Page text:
Some of the rationale for these expenditures comes from the fact that producers may otherwise be under no obligation to clean up the environmental damage they may cause. However, producers raising crops for animal feed or raising livestock under intensive conditions should bear the costs of waste clean-up. At the same time, governmental agencies that oversee environmental protection must have authority to enforce appropriate regulations to ensure a healthful, clean environment.

d. End Government Check-Off Programs

Various “check-off” programs have been established to promote food products. Among the most noteworthy are the dairy promotion programs that have created “milk mustache” advertisements and have contracted with fast-food chains to promote cheese products. There are many others.

These programs are funded by producers. However, they are administered by the U.S. Government, using the force of law to compel even small producers to contribute financially, whether they can afford to or not, and exempting the programs from some of the advertising restrictions that would apply to private entities.

Check-off promotional campaigns have been, in some cases, directly contrary to the government’s own major health and nutrition programs, aggressively promoting foods, such as cheese, that are high in saturated fat and cholesterol. 

The government should have no role in the promotion of unhealthful foods that harm Americans and drive up health care costs. By leaving food advertising and promotion to private industry, the U.S. Government can focus on the genuine issues of the health of the American public.

e. Ban the Use of Antibiotics for Nonmedical Purposes in Animal Feeding Operations

According to the Centers for Disease Control and Prevention, 48 million new cases of foodborne illness occur annually in the U.S.10 Approximately 60 percent of outbreak-associated illnesses originate directly from meat sources (fish, shellfish, beef, pork, or poultry).11 Others originate from animal sources, but travel to humans through an indirect route in which traces of animal manure contaminate plant products.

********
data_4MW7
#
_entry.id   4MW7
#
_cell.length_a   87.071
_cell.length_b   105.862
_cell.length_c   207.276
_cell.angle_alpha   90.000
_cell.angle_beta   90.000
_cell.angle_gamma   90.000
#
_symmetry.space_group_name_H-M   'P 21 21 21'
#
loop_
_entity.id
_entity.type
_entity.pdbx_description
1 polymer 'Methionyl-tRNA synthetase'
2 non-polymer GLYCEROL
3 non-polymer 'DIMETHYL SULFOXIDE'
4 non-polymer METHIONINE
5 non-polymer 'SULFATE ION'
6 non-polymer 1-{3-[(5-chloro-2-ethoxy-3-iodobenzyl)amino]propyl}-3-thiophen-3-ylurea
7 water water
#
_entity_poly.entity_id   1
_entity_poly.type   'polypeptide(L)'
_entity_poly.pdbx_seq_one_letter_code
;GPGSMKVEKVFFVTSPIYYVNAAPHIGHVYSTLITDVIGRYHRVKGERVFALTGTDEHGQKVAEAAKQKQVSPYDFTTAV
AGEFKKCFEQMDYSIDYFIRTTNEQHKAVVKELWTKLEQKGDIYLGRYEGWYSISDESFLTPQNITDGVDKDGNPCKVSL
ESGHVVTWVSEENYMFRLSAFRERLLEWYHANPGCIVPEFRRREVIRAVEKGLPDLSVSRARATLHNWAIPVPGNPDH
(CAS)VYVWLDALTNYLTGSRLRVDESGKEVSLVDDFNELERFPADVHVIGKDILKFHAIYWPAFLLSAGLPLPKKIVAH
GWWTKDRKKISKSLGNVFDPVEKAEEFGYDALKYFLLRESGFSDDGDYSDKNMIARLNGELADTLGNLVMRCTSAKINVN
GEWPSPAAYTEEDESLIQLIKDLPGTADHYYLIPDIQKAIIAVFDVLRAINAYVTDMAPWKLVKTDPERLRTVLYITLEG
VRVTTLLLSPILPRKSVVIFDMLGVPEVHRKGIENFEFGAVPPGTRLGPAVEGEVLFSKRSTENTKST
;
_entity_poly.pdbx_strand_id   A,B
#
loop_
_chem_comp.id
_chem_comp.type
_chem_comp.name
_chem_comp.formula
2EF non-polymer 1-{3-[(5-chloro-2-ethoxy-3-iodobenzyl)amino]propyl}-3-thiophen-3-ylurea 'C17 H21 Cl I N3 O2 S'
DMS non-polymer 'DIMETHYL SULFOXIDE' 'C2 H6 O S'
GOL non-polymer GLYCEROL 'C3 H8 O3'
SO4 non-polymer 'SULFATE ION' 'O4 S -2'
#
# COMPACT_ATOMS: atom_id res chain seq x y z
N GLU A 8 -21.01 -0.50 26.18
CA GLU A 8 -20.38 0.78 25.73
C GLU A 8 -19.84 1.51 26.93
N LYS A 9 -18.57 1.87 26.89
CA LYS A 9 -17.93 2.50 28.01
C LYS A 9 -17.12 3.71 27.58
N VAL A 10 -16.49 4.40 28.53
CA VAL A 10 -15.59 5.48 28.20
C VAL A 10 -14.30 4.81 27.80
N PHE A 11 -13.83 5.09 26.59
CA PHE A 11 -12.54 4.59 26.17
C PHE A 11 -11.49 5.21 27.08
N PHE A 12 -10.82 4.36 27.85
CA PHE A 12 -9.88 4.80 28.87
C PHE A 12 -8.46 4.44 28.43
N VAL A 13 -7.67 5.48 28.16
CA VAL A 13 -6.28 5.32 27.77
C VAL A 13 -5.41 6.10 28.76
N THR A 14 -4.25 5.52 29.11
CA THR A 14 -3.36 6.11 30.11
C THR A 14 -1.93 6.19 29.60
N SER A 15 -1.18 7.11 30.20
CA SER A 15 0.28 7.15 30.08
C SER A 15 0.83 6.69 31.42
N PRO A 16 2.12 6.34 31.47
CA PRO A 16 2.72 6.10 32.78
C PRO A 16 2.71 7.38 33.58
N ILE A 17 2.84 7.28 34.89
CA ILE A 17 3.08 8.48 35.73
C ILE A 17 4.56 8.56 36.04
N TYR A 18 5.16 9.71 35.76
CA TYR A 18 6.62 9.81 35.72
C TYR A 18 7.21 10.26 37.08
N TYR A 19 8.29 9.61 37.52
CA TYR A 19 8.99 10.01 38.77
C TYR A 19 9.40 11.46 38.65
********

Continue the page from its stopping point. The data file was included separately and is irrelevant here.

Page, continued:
The problem of foodborne illness is aggravated by the routine use of antibiotics as growth promoters for livestock. This widespread practice fosters the development of antibiotic-resistant strains that are difficult and expensive to treat, lengthening hospital stays and requiring the use of new, costly antimicrobials. Although this dangerous practice has been opposed by major health authorities, including those within the U.S. Government, efforts to eliminate it have been blocked for political reasons.

The direct cost of treating foodborne illnesses totals approximately $9.5 billion per year in the U.S.12 Limiting the use of antibiotics on farms to animals requiring treatment for active infections would likely slow the production of antibiotic-resistant strains. Moreover, to the extent the previously described measures shift consumption patterns from animal-based foods to plant-based foods, foodborne illnesses and their associated costs are likely to diminish.  

The steps outlined above would eliminate specific supports for unhealthful products. In addition, a change of priorities in food assistance programs will put a new emphasis on health while yielding major financial savings.